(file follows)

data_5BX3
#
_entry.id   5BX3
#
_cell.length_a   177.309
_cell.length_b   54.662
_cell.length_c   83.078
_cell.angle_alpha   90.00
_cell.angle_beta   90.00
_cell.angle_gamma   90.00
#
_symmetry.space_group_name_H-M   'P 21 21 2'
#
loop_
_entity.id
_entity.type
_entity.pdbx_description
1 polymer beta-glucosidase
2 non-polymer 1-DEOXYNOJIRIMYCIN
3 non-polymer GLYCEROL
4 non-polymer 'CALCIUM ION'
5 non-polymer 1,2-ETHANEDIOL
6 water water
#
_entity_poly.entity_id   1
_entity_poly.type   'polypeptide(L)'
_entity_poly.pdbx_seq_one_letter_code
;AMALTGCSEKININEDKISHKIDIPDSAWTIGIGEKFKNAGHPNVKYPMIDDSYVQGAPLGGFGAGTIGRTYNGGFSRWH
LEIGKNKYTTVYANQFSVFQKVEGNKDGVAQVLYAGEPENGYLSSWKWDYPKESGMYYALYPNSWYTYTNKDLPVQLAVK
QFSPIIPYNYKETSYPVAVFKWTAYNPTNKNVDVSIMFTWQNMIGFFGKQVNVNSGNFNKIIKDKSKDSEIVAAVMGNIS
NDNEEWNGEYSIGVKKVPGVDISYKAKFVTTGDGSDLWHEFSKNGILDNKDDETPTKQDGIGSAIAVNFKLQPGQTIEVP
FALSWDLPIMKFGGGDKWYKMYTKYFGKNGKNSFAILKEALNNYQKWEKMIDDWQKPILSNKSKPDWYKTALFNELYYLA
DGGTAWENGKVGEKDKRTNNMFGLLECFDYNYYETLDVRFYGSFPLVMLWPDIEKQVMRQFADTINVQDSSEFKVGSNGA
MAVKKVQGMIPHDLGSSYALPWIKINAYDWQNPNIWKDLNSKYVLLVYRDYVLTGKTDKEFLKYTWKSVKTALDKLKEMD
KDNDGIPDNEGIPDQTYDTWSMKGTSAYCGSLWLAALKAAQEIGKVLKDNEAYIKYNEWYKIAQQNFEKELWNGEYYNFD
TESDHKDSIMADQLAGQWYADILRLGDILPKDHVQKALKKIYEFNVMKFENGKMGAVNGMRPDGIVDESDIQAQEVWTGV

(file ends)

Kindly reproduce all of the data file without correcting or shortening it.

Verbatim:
data_5BX3
#
_entry.id   5BX3
#
_cell.length_a   177.309
_cell.length_b   54.662
_cell.length_c   83.078
_cell.angle_alpha   90.00
_cell.angle_beta   90.00
_cell.angle_gamma   90.00
#
_symmetry.space_group_name_H-M   'P 21 21 2'
#
loop_
_entity.id
_entity.type
_entity.pdbx_description
1 polymer beta-glucosidase
2 non-polymer 1-DEOXYNOJIRIMYCIN
3 non-polymer GLYCEROL
4 non-polymer 'CALCIUM ION'
5 non-polymer 1,2-ETHANEDIOL
6 water water
#
_entity_poly.entity_id   1
_entity_poly.type   'polypeptide(L)'
_entity_poly.pdbx_seq_one_letter_code
;AMALTGCSEKININEDKISHKIDIPDSAWTIGIGEKFKNAGHPNVKYPMIDDSYVQGAPLGGFGAGTIGRTYNGGFSRWH
LEIGKNKYTTVYANQFSVFQKVEGNKDGVAQVLYAGEPENGYLSSWKWDYPKESGMYYALYPNSWYTYTNKDLPVQLAVK
QFSPIIPYNYKETSYPVAVFKWTAYNPTNKNVDVSIMFTWQNMIGFFGKQVNVNSGNFNKIIKDKSKDSEIVAAVMGNIS
NDNEEWNGEYSIGVKKVPGVDISYKAKFVTTGDGSDLWHEFSKNGILDNKDDETPTKQDGIGSAIAVNFKLQPGQTIEVP
FALSWDLPIMKFGGGDKWYKMYTKYFGKNGKNSFAILKEALNNYQKWEKMIDDWQKPILSNKSKPDWYKTALFNELYYLA
DGGTAWENGKVGEKDKRTNNMFGLLECFDYNYYETLDVRFYGSFPLVMLWPDIEKQVMRQFADTINVQDSSEFKVGSNGA
MAVKKVQGMIPHDLGSSYALPWIKINAYDWQNPNIWKDLNSKYVLLVYRDYVLTGKTDKEFLKYTWKSVKTALDKLKEMD
KDNDGIPDNEGIPDQTYDTWSMKGTSAYCGSLWLAALKAAQEIGKVLKDNEAYIKYNEWYKIAQQNFEKELWNGEYYNFD
TESDHKDSIMADQLAGQWYADILRLGDILPKDHVQKALKKIYEFNVMKFENGKMGAVNGMRPDGIVDESDIQAQEVWTGV